Our health series is out and has taken on questions from health care reform to workers struggles for better conditions and a liberatory system of health. We interviewed a nurse active in the movement for safe staffing in the US, and a network of health workers in New Zealand about their organizing and recent strikes. During a month of struggles around gender, we published a translation of an article on health and gender by anarchist leader and medical student Melissa Sepúlveda Alvarado in Chile. In a field that has traditionally been defined by largely defensive struggle, we put forward strategy and an alternative vision that goes beyond universal public health systems within capitalism. The first came from the perspective of the United States by one our editors S Nicholas Nappalos, and the second by Pedro Heraklio is from Spain within the context of a threatened public system. This series unfortunately will be our last for the foreseeable future. The priorities and situations for our…Read More
What is the path from healthcare as we’ve known it to a society where everyone has the resources necessary for their full development? The mire of healthcare reform in the United States and the constant vigilance necessary to develop public health systems in other countries can obscure the need for a longer term strategy. Today we are sharing the translation of an article from Spain that describes how capitalism corrupts health care, and a strategy to move from our defensive stance today towards a decentralized collective system of healthcare owned and organized by workers and the community.
Labor movements have always tried to find ways to wrestle control over working conditions away from the boss. Workplace injuries and deaths are still at epidemic levels which in some industries in particular can mean life and death. Health care still suffers from disproportionately high levels of injury in in-patient settings such as hospitals, rehab centers, and nursing homes. Led by nurses, the movement for safe staffing has sought to create hard limits on the amount of patients that can be assigned to health providers for both the safety of the patients and their care givers. Following decades of militant action California nurses and nurses in provinces in Australia achieved safe staffing legislation which research has vindicated in improving care, reducing mortality, and avoiding provider burnout. We interviewed Jenny, a Maryland nurse involved in the movement to spread these measures about her experiences as a nurse and the movement.
Was there a moment or event at work convinced …Read More
Medicine is draped in the language of commerce and science that hide the social forces that sustain and shape health in society. Gender is particularly central both to the experience of health industries and in the sustenance and production of health. Our contribution today comes from Melissa Sepúlveda Alvarado, a Chilean medical student and anarchist organizer. Her argument shows not only how patriarchy shapes health, but also how medicine reproduces patriarchy itself.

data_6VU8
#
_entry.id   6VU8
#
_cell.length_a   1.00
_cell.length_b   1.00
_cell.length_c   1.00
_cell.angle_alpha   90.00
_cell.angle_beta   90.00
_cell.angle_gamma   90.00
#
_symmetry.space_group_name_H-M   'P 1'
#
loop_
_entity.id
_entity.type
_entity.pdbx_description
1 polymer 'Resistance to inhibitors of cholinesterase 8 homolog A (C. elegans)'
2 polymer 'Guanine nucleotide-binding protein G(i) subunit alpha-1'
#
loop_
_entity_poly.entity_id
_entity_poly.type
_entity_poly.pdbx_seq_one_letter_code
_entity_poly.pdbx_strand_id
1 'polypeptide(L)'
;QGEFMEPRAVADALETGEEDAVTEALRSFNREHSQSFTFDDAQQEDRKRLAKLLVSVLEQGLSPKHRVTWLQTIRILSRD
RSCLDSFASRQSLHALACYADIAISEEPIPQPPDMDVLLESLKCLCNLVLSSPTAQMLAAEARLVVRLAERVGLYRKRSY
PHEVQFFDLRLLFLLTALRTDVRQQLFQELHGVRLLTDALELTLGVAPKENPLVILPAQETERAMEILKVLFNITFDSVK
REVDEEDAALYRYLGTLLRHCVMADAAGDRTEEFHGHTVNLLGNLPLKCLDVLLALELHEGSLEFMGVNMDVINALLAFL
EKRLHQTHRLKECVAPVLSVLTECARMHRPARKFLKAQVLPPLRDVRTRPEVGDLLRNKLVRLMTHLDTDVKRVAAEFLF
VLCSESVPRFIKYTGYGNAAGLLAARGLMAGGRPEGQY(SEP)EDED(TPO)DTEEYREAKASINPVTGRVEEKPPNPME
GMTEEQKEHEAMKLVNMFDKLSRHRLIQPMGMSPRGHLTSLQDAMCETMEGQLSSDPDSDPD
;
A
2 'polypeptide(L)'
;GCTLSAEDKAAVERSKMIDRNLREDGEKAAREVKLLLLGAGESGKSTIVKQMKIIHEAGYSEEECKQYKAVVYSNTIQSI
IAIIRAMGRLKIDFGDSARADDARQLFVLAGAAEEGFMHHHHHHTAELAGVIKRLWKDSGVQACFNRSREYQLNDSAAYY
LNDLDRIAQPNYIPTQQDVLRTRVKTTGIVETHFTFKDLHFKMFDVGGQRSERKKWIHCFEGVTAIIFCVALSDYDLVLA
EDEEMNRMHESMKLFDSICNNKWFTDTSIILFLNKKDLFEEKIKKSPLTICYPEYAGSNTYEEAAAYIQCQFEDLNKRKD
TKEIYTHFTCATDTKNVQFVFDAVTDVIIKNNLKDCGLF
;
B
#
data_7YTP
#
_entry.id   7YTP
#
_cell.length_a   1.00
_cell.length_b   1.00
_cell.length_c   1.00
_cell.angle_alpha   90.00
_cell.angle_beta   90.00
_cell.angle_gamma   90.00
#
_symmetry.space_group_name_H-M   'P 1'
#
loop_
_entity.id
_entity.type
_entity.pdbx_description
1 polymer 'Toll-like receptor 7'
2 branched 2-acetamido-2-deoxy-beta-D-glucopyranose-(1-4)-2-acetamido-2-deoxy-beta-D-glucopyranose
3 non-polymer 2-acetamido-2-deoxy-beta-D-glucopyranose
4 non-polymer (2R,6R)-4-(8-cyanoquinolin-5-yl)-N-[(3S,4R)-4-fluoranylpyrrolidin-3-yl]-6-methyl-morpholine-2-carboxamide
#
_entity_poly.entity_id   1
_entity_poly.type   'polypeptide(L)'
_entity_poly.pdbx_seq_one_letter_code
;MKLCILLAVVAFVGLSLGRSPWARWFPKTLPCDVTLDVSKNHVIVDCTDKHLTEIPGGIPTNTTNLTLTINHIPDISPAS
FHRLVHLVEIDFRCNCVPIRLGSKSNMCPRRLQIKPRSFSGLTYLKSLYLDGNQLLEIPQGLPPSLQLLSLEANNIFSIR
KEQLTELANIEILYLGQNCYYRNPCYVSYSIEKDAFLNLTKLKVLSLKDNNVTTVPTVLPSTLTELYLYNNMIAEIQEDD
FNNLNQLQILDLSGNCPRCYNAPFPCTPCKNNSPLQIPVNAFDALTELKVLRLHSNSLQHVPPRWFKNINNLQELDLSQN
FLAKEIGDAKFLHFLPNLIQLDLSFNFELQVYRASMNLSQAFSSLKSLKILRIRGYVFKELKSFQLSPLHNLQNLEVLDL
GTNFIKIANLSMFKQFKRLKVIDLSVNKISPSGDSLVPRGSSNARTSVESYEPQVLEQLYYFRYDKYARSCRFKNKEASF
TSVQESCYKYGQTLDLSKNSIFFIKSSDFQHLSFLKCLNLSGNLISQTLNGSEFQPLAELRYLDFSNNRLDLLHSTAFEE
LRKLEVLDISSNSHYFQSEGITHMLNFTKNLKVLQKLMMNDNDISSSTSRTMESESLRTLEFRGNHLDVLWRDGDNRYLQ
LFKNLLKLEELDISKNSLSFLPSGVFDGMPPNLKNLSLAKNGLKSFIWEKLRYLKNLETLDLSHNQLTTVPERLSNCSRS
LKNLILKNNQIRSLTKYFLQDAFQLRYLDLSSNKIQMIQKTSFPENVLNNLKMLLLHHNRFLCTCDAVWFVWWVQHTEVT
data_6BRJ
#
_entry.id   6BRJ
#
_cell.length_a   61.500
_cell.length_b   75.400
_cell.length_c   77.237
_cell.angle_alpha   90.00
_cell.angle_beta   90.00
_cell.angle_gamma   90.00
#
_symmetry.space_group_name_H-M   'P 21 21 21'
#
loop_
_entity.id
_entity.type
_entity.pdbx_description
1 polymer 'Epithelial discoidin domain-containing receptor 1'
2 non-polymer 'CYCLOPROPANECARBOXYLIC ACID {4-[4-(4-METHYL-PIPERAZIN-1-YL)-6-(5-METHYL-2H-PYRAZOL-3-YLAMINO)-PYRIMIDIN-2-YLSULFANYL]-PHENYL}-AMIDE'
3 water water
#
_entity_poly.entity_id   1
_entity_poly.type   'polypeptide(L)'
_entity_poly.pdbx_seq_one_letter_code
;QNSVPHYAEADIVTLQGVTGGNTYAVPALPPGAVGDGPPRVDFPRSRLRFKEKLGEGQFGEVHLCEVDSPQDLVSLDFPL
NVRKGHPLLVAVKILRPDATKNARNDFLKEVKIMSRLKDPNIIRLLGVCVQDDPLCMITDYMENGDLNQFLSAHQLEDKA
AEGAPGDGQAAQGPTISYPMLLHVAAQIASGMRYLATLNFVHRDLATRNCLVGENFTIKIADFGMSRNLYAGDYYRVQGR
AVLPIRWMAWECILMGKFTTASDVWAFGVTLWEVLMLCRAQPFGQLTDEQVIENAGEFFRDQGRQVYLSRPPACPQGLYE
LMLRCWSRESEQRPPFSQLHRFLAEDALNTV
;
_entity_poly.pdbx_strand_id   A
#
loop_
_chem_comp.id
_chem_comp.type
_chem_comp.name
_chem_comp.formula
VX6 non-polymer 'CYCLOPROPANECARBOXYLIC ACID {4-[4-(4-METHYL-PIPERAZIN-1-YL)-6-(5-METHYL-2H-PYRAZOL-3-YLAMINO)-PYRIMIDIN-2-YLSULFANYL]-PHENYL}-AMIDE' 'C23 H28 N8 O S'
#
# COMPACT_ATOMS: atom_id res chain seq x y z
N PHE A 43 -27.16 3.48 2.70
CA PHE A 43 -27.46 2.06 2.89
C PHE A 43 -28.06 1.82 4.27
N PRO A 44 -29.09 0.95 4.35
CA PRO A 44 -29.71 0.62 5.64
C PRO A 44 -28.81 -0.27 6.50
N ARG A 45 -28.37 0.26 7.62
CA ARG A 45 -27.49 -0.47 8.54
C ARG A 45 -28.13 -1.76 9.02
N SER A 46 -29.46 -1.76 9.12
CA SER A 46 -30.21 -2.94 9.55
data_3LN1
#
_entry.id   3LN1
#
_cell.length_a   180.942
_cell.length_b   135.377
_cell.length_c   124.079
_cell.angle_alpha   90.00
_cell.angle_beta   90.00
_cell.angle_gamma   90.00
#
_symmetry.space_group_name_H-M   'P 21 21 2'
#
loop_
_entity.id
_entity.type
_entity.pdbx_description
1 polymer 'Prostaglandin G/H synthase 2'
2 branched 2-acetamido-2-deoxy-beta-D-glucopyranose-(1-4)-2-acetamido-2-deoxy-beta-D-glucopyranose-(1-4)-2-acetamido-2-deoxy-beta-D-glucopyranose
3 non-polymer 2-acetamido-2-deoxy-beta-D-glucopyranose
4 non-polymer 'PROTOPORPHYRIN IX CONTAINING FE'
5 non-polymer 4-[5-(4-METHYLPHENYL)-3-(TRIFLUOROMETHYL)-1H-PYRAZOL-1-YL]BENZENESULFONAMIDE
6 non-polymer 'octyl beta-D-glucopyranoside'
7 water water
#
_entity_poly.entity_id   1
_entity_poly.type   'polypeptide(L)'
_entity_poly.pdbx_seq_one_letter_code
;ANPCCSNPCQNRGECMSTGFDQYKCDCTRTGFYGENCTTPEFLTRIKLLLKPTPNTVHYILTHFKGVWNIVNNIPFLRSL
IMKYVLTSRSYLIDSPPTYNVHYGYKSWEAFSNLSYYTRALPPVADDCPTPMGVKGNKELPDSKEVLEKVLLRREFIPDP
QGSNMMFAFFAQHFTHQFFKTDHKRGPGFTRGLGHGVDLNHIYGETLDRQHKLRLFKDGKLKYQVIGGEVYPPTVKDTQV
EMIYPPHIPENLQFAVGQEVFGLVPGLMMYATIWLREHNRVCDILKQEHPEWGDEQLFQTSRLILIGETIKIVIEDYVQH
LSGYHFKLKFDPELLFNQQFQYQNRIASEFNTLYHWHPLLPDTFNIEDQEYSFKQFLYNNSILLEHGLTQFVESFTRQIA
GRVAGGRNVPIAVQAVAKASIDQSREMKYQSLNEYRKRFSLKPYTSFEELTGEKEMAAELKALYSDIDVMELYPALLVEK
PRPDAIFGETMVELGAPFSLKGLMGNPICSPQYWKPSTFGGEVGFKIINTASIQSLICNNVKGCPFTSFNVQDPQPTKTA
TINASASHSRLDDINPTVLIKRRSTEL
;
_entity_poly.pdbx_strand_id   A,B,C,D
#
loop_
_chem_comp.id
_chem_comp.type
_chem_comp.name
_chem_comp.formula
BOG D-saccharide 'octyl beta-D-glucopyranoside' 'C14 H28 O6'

Vicious Care – sketch by Monica Kostas
This week’s piece comes to us from fellow editor Scott Nappalos, a healthcare worker in Miami. He writes about the challenges of salvaging human interactions and compassion while working in a profiteering healthcare system that renders impotent patients and healthcare workers alike.
We Carry Our Failures:
Working With People in a Dehumanizing System
My patient would come back to the hospital just as soon as he left. We’ll call him Mr. Jones. His arm was mangled by a rare cancer that took his digit and much of his sensation and movement. He wore a hat over his thinning hair that read ‘Vietnam Veteran’. Rare cancer, God only knows what he was exposed to there. He took to me and would greet me and discuss his condition even when I wasn’t assigned to him, “it’s miserable” looking to his hand “living like this”.
Everyone took him to be a problem. They accused him of being a drug addict and using the hospital like a hotel for room and board, as he would sneak off the unit to smoke, talk to vets, buy junk food, and tool around outside in his wheelchair. Doctors would discharge him and he’d come right back. No one believed the stories he gave that were enough to get him readmitted, essentially living in the hospital for months despite discharges.
In this post we reprint an article which appeared in the Workers Power column of The Industrial Worker newspaper in February 2008
Workers have been organizing at a low income reproductive health clinic for the past few months.
It all began when the company, which was on solid footing, had gone on a hiring spree and improved a lot of working conditions. The federal government began requiring any recipient of aid (the majority of our patients) to prove citizenship. Undocumented workers don’t actually need to strangely, all they need is to indicate that they’re permanent residents. The net effect on the industry has been to cut 30% of the funding to all low-income clinics generally. That is the real target of this federal assault, to cut social funding under the guise of racially based nationalist sentiments.